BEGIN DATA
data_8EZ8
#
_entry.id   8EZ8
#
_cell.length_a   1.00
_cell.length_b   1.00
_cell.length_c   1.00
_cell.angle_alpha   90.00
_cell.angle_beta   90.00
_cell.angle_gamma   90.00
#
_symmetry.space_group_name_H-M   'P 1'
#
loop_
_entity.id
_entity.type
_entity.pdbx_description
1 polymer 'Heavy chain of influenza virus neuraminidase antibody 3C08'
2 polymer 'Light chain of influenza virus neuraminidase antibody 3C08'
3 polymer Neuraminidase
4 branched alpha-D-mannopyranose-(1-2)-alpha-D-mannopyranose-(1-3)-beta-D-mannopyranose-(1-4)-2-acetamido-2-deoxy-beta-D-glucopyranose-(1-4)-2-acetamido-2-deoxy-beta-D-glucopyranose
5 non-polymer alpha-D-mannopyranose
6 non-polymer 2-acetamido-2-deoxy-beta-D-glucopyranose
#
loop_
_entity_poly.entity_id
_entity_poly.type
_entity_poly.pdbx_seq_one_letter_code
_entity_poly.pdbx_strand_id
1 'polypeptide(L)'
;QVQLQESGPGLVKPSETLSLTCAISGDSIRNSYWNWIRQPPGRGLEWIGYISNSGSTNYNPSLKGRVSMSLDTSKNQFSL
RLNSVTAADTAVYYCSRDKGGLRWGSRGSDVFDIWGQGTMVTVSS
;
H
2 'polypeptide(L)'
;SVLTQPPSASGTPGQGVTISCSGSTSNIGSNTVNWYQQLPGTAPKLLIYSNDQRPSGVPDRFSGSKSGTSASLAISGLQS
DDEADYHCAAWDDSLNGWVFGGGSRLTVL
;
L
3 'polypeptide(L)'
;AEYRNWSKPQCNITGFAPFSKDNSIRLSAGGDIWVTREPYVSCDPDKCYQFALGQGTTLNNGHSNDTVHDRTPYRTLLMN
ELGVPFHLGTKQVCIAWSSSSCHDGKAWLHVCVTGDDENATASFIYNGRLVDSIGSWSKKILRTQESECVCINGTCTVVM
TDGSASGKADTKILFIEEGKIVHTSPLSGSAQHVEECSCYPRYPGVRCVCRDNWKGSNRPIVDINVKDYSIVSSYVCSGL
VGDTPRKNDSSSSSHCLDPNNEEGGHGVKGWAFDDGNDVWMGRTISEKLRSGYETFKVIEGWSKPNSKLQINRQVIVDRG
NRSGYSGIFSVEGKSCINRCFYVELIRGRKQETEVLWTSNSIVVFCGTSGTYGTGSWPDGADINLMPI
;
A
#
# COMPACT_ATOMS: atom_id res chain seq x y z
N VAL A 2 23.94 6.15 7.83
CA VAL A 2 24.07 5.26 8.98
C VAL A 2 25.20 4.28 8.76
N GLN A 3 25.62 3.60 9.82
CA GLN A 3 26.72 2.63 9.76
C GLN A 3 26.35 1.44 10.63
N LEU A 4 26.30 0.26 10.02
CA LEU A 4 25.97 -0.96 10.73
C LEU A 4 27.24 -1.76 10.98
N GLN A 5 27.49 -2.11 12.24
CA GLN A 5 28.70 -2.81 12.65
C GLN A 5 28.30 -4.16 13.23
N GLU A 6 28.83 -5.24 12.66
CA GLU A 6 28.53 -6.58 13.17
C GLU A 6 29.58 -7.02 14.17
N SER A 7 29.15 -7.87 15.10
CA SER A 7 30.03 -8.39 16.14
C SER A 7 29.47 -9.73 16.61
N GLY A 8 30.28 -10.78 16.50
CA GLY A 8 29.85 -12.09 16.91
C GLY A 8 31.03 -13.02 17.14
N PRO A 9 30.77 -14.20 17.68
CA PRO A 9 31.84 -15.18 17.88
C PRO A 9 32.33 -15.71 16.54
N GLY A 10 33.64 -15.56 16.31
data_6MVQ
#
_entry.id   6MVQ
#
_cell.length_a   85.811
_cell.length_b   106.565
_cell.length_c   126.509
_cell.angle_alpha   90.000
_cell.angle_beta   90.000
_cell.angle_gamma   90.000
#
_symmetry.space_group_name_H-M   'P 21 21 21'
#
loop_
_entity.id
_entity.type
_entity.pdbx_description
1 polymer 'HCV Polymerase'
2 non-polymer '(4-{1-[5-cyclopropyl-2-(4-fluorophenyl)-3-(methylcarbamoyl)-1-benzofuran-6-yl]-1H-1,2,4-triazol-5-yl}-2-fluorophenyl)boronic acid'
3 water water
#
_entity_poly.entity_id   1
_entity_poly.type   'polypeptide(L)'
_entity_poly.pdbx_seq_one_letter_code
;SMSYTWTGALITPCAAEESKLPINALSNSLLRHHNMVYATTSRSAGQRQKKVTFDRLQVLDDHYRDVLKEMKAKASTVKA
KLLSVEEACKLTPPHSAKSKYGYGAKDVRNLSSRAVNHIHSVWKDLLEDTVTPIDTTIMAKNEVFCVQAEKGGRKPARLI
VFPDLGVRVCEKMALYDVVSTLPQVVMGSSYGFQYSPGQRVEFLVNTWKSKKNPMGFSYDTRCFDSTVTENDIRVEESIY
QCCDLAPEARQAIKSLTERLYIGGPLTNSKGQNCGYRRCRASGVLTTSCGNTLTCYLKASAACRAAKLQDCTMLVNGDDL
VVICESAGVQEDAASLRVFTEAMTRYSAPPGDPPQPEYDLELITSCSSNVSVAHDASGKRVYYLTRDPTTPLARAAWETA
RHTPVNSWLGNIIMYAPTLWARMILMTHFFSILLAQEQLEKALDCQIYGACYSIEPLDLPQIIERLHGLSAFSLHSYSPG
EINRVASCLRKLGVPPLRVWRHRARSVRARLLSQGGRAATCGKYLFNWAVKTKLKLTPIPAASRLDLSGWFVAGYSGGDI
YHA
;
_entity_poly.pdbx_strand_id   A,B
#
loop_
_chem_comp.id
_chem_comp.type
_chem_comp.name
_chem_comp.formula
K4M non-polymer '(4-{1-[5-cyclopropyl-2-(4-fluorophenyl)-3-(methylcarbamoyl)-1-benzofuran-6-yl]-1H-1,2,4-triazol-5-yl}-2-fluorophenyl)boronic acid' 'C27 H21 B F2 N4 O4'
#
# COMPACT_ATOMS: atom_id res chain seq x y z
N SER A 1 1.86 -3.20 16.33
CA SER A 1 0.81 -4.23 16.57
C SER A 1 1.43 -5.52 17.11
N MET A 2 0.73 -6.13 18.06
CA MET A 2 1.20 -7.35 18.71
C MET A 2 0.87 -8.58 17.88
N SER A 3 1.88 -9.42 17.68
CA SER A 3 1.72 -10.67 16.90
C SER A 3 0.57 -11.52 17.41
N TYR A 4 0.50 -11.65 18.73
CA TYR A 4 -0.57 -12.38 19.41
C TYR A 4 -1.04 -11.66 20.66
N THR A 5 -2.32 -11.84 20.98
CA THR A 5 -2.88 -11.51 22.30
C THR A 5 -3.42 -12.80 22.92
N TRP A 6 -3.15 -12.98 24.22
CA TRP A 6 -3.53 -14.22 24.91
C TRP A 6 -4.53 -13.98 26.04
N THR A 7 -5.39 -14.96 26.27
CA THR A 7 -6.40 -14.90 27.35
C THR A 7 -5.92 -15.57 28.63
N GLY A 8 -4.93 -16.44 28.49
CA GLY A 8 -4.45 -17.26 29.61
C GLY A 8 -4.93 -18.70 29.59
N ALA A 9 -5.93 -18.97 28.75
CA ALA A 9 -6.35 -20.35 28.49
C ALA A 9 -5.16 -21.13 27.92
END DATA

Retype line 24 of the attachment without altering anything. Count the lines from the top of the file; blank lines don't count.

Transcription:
#